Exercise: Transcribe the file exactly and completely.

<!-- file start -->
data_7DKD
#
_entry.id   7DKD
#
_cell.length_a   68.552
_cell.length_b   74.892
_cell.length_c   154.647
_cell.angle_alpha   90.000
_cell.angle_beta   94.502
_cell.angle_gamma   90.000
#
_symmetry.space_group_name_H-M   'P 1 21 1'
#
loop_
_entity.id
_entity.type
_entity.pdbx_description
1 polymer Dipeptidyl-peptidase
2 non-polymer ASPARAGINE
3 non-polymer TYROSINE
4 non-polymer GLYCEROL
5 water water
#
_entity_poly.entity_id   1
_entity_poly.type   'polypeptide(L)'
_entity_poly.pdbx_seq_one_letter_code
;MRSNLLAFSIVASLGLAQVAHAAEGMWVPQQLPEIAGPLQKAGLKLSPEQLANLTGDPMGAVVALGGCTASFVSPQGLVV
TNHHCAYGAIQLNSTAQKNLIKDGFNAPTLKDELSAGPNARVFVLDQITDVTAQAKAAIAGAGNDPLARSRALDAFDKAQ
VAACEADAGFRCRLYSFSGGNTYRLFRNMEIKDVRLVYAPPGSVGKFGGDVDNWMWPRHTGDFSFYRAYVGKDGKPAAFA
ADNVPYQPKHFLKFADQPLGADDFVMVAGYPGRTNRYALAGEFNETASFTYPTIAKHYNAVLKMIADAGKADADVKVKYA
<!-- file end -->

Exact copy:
data_7DKD
#
_entry.id   7DKD
#
_cell.length_a   68.552
_cell.length_b   74.892
_cell.length_c   154.647
_cell.angle_alpha   90.000
_cell.angle_beta   94.502
_cell.angle_gamma   90.000
#
_symmetry.space_group_name_H-M   'P 1 21 1'
#
loop_
_entity.id
_entity.type
_entity.pdbx_description
1 polymer Dipeptidyl-peptidase
2 non-polymer ASPARAGINE
3 non-polymer TYROSINE
4 non-polymer GLYCEROL
5 water water
#
_entity_poly.entity_id   1
_entity_poly.type   'polypeptide(L)'
_entity_poly.pdbx_seq_one_letter_code
;MRSNLLAFSIVASLGLAQVAHAAEGMWVPQQLPEIAGPLQKAGLKLSPEQLANLTGDPMGAVVALGGCTASFVSPQGLVV
TNHHCAYGAIQLNSTAQKNLIKDGFNAPTLKDELSAGPNARVFVLDQITDVTAQAKAAIAGAGNDPLARSRALDAFDKAQ
VAACEADAGFRCRLYSFSGGNTYRLFRNMEIKDVRLVYAPPGSVGKFGGDVDNWMWPRHTGDFSFYRAYVGKDGKPAAFA
ADNVPYQPKHFLKFADQPLGADDFVMVAGYPGRTNRYALAGEFNETASFTYPTIAKHYNAVLKMIADAGKADADVKVKYA